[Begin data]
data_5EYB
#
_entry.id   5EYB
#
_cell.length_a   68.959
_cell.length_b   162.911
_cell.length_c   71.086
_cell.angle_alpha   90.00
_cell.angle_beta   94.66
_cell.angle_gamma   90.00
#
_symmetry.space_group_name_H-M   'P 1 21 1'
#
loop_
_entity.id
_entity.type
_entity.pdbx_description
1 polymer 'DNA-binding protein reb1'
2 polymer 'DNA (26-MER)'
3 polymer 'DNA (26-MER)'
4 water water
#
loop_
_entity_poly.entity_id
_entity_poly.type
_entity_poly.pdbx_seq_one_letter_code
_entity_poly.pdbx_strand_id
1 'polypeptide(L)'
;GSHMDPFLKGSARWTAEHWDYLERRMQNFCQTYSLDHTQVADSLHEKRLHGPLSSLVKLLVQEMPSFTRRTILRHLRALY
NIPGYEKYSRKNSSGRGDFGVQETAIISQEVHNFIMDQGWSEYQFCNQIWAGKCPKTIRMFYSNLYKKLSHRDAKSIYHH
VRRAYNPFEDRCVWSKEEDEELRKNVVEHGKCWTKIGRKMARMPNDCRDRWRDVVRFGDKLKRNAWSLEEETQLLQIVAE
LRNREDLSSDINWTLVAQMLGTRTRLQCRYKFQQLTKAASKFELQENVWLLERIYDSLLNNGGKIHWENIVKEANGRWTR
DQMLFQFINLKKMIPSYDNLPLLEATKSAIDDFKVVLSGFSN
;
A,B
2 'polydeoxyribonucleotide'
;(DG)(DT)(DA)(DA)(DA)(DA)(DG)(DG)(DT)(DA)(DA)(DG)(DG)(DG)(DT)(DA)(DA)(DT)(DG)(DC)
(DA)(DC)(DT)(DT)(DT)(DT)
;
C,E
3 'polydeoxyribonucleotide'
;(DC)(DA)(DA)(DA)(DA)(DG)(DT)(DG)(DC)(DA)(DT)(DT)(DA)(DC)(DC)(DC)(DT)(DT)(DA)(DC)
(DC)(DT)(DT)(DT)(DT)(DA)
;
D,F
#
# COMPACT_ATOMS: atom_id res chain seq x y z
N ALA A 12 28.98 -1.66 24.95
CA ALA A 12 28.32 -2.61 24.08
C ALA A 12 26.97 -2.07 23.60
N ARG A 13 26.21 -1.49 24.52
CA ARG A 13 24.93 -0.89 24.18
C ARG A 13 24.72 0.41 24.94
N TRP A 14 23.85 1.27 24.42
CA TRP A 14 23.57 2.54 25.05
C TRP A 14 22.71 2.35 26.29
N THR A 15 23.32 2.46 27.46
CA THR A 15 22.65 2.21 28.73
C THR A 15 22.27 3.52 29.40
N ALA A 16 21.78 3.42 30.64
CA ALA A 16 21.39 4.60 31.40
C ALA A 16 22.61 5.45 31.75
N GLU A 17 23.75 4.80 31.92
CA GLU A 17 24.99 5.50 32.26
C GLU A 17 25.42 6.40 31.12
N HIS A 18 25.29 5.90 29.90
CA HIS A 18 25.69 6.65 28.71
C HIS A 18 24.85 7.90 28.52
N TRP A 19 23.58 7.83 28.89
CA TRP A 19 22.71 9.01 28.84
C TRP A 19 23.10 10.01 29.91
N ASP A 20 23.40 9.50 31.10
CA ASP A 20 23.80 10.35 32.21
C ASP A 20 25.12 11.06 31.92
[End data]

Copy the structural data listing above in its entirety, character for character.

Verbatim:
data_5EYB
#
_entry.id   5EYB
#
_cell.length_a   68.959
_cell.length_b   162.911
_cell.length_c   71.086
_cell.angle_alpha   90.00
_cell.angle_beta   94.66
_cell.angle_gamma   90.00
#
_symmetry.space_group_name_H-M   'P 1 21 1'
#
loop_
_entity.id
_entity.type
_entity.pdbx_description
1 polymer 'DNA-binding protein reb1'
2 polymer 'DNA (26-MER)'
3 polymer 'DNA (26-MER)'
4 water water
#
loop_
_entity_poly.entity_id
_entity_poly.type
_entity_poly.pdbx_seq_one_letter_code
_entity_poly.pdbx_strand_id
1 'polypeptide(L)'
;GSHMDPFLKGSARWTAEHWDYLERRMQNFCQTYSLDHTQVADSLHEKRLHGPLSSLVKLLVQEMPSFTRRTILRHLRALY
NIPGYEKYSRKNSSGRGDFGVQETAIISQEVHNFIMDQGWSEYQFCNQIWAGKCPKTIRMFYSNLYKKLSHRDAKSIYHH
VRRAYNPFEDRCVWSKEEDEELRKNVVEHGKCWTKIGRKMARMPNDCRDRWRDVVRFGDKLKRNAWSLEEETQLLQIVAE
LRNREDLSSDINWTLVAQMLGTRTRLQCRYKFQQLTKAASKFELQENVWLLERIYDSLLNNGGKIHWENIVKEANGRWTR
DQMLFQFINLKKMIPSYDNLPLLEATKSAIDDFKVVLSGFSN
;
A,B
2 'polydeoxyribonucleotide'
;(DG)(DT)(DA)(DA)(DA)(DA)(DG)(DG)(DT)(DA)(DA)(DG)(DG)(DG)(DT)(DA)(DA)(DT)(DG)(DC)
(DA)(DC)(DT)(DT)(DT)(DT)
;
C,E
3 'polydeoxyribonucleotide'
;(DC)(DA)(DA)(DA)(DA)(DG)(DT)(DG)(DC)(DA)(DT)(DT)(DA)(DC)(DC)(DC)(DT)(DT)(DA)(DC)
(DC)(DT)(DT)(DT)(DT)(DA)
;
D,F
#
# COMPACT_ATOMS: atom_id res chain seq x y z
N ALA A 12 28.98 -1.66 24.95
CA ALA A 12 28.32 -2.61 24.08
C ALA A 12 26.97 -2.07 23.60
N ARG A 13 26.21 -1.49 24.52
CA ARG A 13 24.93 -0.89 24.18
C ARG A 13 24.72 0.41 24.94
N TRP A 14 23.85 1.27 24.42
CA TRP A 14 23.57 2.54 25.05
C TRP A 14 22.71 2.35 26.29
N THR A 15 23.32 2.46 27.46
CA THR A 15 22.65 2.21 28.73
C THR A 15 22.27 3.52 29.40
N ALA A 16 21.78 3.42 30.64
CA ALA A 16 21.39 4.60 31.40
C ALA A 16 22.61 5.45 31.75
N GLU A 17 23.75 4.80 31.92
CA GLU A 17 24.99 5.50 32.26
C GLU A 17 25.42 6.40 31.12
N HIS A 18 25.29 5.90 29.90
CA HIS A 18 25.69 6.65 28.71
C HIS A 18 24.85 7.90 28.52
N TRP A 19 23.58 7.83 28.89
CA TRP A 19 22.71 9.01 28.84
C TRP A 19 23.10 10.01 29.91
N ASP A 20 23.40 9.50 31.10
CA ASP A 20 23.80 10.35 32.21
C ASP A 20 25.12 11.06 31.92